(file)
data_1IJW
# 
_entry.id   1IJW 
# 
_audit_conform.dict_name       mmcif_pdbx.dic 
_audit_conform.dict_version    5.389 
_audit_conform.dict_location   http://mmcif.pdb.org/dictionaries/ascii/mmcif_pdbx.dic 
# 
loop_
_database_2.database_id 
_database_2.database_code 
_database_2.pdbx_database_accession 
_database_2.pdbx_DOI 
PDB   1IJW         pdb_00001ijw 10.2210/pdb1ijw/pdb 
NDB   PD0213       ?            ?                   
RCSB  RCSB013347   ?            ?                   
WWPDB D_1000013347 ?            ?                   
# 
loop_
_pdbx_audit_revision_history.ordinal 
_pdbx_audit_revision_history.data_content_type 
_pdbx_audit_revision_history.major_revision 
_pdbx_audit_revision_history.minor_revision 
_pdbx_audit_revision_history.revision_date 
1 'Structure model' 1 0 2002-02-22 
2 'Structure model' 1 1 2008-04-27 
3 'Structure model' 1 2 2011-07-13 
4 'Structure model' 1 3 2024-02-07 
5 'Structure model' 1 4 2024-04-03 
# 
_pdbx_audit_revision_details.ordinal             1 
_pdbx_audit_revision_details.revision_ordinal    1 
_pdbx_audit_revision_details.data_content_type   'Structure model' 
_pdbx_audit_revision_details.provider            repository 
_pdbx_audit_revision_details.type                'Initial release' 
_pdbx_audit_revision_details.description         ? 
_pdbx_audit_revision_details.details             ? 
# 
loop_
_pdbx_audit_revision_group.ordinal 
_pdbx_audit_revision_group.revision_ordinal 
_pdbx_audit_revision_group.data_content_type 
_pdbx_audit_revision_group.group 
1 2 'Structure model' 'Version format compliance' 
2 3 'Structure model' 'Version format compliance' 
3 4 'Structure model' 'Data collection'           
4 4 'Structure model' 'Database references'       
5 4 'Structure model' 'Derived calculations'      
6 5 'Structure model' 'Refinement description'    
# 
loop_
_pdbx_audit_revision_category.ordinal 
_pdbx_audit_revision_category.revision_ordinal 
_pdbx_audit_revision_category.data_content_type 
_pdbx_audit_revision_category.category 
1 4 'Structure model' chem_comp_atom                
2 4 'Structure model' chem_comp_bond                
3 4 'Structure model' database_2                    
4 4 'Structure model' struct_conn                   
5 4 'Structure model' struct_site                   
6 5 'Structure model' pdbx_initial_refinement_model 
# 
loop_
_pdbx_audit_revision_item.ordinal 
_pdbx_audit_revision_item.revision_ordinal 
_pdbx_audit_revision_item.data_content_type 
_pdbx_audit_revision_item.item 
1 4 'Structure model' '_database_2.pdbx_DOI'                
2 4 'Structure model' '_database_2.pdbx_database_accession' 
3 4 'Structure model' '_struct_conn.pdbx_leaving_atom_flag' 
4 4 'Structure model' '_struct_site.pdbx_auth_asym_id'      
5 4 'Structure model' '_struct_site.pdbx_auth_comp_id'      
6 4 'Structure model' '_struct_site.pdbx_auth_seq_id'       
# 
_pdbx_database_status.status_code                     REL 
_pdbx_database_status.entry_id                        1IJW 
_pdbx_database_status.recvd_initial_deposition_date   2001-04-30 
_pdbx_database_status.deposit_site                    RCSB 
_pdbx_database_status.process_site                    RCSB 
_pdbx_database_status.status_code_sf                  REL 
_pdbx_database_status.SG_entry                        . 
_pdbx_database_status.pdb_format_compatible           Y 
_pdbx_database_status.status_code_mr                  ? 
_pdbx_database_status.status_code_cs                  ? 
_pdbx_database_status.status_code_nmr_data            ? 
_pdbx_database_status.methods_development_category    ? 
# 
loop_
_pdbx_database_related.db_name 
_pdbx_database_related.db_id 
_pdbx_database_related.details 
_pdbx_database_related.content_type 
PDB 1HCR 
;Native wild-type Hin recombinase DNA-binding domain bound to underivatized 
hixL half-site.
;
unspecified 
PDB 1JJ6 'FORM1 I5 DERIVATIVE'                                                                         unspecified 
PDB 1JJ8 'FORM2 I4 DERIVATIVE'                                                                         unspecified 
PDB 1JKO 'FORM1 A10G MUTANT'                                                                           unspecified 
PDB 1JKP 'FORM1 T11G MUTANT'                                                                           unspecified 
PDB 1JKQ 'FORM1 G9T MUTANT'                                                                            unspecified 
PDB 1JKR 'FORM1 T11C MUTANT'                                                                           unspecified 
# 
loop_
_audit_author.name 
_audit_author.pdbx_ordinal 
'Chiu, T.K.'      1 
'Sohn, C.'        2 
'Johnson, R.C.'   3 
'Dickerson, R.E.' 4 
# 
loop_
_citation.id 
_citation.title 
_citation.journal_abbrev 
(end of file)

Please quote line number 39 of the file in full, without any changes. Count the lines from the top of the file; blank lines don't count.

loop_